If the conclusion that “Fireclean = Crisco” is incorrect (a conclusion that the defendant in this lawsuit never made, as far as I can tell), it seems like it would be easier, cheaper, and better PR for FIREClean to simply demonstrate that. Run some functional tests with their product and with grocery store vegetable oil, and show how their patented, proprietary formula is superior. Surely such tests must have been done during the development of the product, otherwise FIREClean would be wielding science like a drunken toddler who found his dad’s revolver…

      This lawsuit seems to me to be a last desperate cash grab before the company folds. It can’t repair their damaged image. The only way to do that is to show that the product is, in fact, not plain vegetable oil. The only reason not to show that is because they can’t.

  20. avatar JAlan says:

    My brother-in-law, who is a chemist, opined on this, knowing nothing about the case, but his opinion was that the two samples were probably identical. The variations come from simply there being organic variation from the source of the oil. This is the same case with iodine values. Organic oils have a range of these things. I don’t know if Andrew is right, and really, neither does my brother-in-law, but if an actual chemist can come to the same conclusion, then I wouldn’t call Andrew’s statements libel.

    He did mention that some tests might not pick up minerals as well, so I have to ask him more about that, but I’m going to lean on the side of FireClean being a bullshit product. As for me, I’ve stuck with CLP the whole time. It works and it’s cheap.

  21. avatar JK says:

    Labeling Tuohy’s statement of fact a “negative review” completely missed the point. If you created a product and someone published a demonstrably false “fact” which totally diminished the value of your product, you would consider legal action as well. As someone who was contemplating spending money on Fireclean’s expensive product, I can tell you Tuohy’s “study” made me reconsider. Imagine if TTAG was suddenly labeled an underground arm of X company, rather than a grassroots effort, and your viewership dropped overnight . . . Wouldn’t you want vindication? Mocking Fireclean for seeking to clear their name through the legal process isn’t fair or right.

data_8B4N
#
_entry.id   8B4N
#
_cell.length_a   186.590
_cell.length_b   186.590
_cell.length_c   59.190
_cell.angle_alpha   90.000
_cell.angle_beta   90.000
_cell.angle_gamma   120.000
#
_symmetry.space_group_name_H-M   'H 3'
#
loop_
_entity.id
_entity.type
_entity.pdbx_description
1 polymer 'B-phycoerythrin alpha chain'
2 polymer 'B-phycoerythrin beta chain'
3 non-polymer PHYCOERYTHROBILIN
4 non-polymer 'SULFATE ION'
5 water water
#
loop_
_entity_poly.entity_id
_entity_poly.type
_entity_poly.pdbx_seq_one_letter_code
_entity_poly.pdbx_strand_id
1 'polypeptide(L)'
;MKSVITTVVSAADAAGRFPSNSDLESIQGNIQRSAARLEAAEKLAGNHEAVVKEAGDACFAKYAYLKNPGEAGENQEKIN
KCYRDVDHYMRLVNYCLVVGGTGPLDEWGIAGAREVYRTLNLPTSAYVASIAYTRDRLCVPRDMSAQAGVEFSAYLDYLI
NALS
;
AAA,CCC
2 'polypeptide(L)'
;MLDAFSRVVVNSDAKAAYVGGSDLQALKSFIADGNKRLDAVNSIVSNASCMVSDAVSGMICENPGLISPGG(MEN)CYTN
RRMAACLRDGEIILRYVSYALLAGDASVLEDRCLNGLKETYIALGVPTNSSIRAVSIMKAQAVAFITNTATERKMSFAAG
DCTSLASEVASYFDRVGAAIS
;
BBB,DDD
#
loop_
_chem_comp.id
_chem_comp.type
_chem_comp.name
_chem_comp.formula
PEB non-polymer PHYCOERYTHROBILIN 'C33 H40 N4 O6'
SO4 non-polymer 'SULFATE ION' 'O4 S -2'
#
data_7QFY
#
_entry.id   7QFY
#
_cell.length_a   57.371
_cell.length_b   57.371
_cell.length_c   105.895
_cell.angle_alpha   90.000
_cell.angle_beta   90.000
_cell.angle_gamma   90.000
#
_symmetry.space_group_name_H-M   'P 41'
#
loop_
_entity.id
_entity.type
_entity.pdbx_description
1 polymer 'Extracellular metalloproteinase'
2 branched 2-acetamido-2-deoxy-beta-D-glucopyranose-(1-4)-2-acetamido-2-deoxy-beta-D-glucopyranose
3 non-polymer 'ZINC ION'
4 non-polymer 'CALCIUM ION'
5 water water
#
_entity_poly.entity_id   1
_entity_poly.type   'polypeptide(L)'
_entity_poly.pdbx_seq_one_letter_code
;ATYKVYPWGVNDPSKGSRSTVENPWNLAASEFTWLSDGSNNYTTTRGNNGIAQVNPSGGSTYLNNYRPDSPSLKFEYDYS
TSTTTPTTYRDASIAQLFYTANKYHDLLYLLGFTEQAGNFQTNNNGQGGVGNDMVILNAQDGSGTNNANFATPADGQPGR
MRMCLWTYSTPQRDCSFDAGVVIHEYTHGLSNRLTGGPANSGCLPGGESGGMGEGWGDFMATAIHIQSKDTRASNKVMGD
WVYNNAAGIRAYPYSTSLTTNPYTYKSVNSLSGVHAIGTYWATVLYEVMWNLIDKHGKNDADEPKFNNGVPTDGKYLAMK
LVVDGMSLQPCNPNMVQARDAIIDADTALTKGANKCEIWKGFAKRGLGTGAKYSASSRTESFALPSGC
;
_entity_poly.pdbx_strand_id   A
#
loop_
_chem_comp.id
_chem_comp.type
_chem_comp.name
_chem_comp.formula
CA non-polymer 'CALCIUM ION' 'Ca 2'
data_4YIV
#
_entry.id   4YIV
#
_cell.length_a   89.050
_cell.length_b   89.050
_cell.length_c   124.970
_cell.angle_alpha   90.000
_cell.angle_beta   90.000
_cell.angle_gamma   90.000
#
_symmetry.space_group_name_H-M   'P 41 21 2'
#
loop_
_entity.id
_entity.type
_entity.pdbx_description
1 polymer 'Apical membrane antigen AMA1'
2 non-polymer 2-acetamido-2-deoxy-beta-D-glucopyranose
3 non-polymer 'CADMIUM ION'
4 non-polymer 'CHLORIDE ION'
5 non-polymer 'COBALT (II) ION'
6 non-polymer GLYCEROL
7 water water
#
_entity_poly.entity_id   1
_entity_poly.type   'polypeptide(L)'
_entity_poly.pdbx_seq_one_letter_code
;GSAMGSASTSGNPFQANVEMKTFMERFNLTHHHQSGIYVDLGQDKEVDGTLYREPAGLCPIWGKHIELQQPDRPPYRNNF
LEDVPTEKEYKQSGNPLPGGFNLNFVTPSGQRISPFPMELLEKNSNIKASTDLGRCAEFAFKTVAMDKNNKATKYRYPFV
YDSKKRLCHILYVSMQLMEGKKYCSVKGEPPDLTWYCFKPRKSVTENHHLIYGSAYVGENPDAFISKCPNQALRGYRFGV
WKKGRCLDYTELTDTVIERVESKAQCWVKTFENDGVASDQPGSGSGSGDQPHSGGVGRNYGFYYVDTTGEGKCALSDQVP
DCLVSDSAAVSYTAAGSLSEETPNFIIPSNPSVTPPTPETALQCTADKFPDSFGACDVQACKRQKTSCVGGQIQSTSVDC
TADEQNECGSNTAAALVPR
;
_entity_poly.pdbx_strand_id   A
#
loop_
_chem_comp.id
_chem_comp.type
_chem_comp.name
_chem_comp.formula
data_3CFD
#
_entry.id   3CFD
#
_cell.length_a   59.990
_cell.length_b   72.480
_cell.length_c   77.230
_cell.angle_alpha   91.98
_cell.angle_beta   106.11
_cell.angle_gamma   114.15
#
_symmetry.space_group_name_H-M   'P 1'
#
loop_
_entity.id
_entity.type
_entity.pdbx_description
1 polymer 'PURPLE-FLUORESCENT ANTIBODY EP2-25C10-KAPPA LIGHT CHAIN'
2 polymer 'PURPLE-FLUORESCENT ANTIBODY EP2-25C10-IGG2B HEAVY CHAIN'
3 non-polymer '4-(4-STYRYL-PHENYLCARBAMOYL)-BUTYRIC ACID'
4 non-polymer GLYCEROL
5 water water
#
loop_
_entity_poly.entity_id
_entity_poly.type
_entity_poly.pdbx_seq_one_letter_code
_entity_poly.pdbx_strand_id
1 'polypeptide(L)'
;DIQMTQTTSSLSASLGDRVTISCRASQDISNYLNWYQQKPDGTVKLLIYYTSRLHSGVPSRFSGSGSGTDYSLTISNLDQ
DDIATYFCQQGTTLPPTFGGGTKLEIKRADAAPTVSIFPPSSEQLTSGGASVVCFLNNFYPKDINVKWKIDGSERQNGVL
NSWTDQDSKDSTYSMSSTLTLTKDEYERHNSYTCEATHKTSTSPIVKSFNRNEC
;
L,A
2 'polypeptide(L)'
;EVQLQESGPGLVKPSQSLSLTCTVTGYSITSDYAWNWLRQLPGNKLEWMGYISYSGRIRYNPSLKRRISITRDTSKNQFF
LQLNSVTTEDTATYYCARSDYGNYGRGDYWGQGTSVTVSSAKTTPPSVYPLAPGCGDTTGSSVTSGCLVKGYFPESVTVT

1. avatar ActionPhysicalMan says:

      It’s not a “false fact” which diminished the value but the knowledge that one did not need to buy it through them at such a mark-up that did. Also that smoke as evidence carbon was being removed was pretty lame.

      1. avatar JK says:

        That assumes that Tuohy’s study was accurate. In fact, Fireclean was able to produce an independent study that it wasn’t. For Fireclean to win anything, they will have to prove that Tuohy’s conclusions are factually inaccurate. If they do that successfully, they deserve to win–precisely because you continue to believe that Fireclean is just high priced Crisco in a different bottle. You can read more about the suit at http://soldiersystems.net/2016/03/31/fireclean-llc-sues-andrew-tuohy-and-everett-baker-in-federal-court/

        1. avatar ActionPhysicalMan says:

          The Crisco name is red herring. That is not what is at issue. Is the patent correct or is it not?

        2. avatar ActionPhysicalMan says:

          A well done study of the condition of identical weapons treated with both Fireclean’s mix of vegetable and plant oil and a few other mixes from the peanut gallery and much fired by a third party would be a lot more more effective way to spend their money. Unlike litigation it would actually have a chance of improving their image (if their mix works better.)

    2. avatar Nick Leghorn says:

      We are secretly the underground arm of Hi-Point Firearms, but even they can’t bring themselves to let us post a positive review.

      1. avatar JK says:

        Haha. Ask for more money. A LOT more money.